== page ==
For the whole documentation of Linux Commands, you can check Linux Documentation.

If you will use Linux, you should know that the power of Linux resides in its shell and the commands that you can use on that shell which gives you the ultimate power.

I’m going to talk about the main Linux commands with their main parameters that you might use daily.

ls Command

List the content of the current directory.



to list the content as a detailed list.


Display all files includes hidden files.

You can combine parameters like this:

linux ls command

cd Command

Change directory from the current directory to another one.

Will go to home directory

linux cd command

cp Command

Copy the source to target.



Interactive mode means wait for the confirmation if there are files on the target will be overwritten.


Recursive copy means include subdirectories if they found.


linux cp command

mv Command

Move the source to target and remove the source.



Interactive mode means wait for the confirmation if there are files on the target will be overwritten.


linux mv command

rm Command

Delete file or directory and you must use –r in case you want to delete a directory.



Recursive delete means delete all subdirectories if found.


Interactive means wait till confirmation

linux rm command

mkdir Command

Create new directory

linux mkdir command

rmdir Command

Delete a directory

linux rmdir command

chown Command

Change the ownership of a file or directory to the user you specify.



Capital R here means to change ownership of all subdirectories if found and you must use this parameter if you use the command against a directory.

linux chown command

chmod Command

Change the permission of a file or directory.


The mode which is divided into 3 parts, ownergroup, and others means what will be the permissions for these modes, and you must specify them.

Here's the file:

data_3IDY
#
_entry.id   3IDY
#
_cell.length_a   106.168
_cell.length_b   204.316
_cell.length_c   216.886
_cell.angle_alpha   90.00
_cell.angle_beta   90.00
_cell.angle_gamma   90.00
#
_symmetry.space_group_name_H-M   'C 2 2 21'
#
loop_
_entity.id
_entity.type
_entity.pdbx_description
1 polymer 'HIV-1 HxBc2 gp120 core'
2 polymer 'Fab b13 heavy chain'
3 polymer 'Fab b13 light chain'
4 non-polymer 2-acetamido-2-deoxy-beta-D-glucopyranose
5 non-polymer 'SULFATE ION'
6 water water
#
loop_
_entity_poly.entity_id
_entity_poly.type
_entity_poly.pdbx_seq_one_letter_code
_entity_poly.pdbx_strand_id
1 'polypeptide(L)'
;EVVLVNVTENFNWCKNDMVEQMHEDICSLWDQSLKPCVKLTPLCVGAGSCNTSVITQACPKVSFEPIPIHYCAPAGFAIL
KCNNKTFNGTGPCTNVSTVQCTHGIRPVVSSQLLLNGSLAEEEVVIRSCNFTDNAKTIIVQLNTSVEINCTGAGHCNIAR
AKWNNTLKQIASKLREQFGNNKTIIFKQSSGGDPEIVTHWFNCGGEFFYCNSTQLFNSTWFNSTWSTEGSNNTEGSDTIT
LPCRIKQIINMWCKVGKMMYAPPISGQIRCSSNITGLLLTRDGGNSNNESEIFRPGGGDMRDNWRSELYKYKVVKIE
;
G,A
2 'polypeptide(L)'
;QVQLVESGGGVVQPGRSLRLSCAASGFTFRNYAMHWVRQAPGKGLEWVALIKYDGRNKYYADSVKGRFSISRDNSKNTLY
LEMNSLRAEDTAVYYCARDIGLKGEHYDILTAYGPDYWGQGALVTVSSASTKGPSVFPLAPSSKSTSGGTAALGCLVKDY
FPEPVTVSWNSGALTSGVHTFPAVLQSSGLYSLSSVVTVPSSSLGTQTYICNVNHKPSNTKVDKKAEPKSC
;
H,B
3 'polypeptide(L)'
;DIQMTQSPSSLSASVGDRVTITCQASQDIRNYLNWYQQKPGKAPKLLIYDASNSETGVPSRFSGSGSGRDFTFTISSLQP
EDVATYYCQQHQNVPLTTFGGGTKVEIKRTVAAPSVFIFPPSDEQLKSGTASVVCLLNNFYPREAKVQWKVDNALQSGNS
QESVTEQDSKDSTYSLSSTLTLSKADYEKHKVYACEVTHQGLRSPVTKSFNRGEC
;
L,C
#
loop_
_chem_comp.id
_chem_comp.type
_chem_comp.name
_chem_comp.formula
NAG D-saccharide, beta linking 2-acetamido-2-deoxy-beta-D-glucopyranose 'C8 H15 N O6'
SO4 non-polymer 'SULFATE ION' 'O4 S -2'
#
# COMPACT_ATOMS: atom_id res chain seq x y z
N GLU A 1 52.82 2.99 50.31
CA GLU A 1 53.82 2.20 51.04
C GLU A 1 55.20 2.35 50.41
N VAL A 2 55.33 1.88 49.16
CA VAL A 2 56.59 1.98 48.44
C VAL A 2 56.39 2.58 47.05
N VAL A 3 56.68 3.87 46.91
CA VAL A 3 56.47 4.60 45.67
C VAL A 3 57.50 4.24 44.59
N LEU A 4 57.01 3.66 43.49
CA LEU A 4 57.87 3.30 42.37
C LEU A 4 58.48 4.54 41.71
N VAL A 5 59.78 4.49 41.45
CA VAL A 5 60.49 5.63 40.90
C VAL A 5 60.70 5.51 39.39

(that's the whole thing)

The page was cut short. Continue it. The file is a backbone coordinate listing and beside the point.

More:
Every one of the 3 modes takes a permission.

The permission is one of the followings:

Read =4

Write = 2

Execute =1

Every permission represented by a number as shown and you can combine permissions.


That means set permission for the file named myfile as follows:

owner: set it to 7 which means 4+2+1 means read+write+execute.

group: set it to 5 which means 4+1 means read+execute.

other: set it to 5 which means 4+1 means read+execute.

Note: execute for a folder permission means opening it.

linux chmod command

locate Command

To find a file in your system, the locate command will search the system for the pattern you provide.

linux locate command

updatedb Command

updates the database used by the locate command.

date Command

Simply prints today’s date. Just type date on the shell.

tar Command

Combines several files into archive and compression if you want.



Create new archive.


Compress the resulting archive using gzip package.


Compress the resulting archive using bzip2 package.


Verbose mode show the processed files.


Write the output to a file and not to screen.


Unpack files from archive.


linux tar command create

This command will pack and compress all files in folder myfiles to a compressed archive named myfiles.tar.gz.

linux tar command extract

This command will decompress the archive.

cat Command

Display file content to screen without limits.


linux cat command

less Command

Displays file content with scroll screen so you can navigate between pages using PgUp, PgDn, Home, and End.

grep Command

Searches for a string in the specified files and displays which line contains the matched string.



Recursive search inside subdirectories if found.


Insensitive search and ignore case.


Display file name, not the text lines.



linux grep command

passwd Command

Used to change your user password.

linux passwd command

du Command

Calculates the disk usage of a file or a directory.



Display human readable form.


Summarize the output total size.


linux du command

reboot Command

Reboot the system immediately. Just type reboot.

halt Command

Shuts down the system, but make sure to close all of your files to avoid data loss.

That was just some of the main Linux commands.

Notice that, if you forget any command parameters,  just type the command with – -help as a parameter and it will list the used parameters so you don’t have to remember all those parameters at the beginning.

cat help

to be continued.

This post was originally published on Like Geeks site here.

Categories: LikeGeeks, Linux Tags: